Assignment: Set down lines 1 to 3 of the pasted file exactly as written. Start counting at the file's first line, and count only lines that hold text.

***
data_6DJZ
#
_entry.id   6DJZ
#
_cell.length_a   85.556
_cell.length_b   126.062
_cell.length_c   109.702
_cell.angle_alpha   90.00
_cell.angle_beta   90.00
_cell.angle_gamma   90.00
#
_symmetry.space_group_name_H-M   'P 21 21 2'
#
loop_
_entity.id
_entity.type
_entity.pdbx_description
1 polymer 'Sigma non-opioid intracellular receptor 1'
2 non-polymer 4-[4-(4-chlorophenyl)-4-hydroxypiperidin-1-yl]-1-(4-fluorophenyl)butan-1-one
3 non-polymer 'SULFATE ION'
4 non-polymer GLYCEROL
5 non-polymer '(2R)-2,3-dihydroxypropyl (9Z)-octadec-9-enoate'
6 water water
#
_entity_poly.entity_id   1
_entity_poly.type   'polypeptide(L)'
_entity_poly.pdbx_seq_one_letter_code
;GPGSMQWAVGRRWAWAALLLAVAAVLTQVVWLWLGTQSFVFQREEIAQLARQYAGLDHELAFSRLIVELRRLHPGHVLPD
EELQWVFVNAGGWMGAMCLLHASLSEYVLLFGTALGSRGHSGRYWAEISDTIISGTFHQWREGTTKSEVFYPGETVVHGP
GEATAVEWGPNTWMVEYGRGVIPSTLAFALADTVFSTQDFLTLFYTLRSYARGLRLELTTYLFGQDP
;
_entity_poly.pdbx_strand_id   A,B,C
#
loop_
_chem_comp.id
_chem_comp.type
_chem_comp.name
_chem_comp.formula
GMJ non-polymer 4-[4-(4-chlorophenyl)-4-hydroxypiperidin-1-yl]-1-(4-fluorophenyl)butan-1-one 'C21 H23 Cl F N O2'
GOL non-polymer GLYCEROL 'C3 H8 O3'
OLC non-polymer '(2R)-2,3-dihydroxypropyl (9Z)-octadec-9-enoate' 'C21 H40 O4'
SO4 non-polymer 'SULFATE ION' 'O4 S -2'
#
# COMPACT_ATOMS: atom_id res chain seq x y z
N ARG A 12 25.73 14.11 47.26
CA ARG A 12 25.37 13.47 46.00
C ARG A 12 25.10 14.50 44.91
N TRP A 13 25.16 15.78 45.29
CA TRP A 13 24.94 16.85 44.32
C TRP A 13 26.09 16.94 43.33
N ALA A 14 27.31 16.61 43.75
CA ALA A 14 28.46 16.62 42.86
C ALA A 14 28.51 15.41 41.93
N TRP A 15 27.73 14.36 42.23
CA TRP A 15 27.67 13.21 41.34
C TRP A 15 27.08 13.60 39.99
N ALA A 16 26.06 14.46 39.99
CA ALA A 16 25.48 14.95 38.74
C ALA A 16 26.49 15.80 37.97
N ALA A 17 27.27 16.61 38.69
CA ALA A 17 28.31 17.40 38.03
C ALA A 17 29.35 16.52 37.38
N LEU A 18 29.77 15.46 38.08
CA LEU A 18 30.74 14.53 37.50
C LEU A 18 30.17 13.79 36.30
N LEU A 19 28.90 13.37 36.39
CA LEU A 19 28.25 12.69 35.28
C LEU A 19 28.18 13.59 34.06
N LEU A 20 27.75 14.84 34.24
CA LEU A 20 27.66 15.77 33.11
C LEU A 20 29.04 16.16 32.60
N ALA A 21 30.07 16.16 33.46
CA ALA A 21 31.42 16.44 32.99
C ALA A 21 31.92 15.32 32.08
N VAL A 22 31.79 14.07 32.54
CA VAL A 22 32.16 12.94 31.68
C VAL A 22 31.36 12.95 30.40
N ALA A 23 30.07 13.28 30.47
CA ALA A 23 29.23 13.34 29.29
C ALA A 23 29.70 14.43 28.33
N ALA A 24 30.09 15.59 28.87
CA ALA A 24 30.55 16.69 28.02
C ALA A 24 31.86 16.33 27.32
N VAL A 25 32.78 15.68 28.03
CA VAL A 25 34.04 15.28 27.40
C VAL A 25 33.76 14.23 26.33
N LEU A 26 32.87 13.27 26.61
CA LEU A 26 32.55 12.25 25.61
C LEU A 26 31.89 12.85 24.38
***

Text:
data_6DJZ
#
_entry.id   6DJZ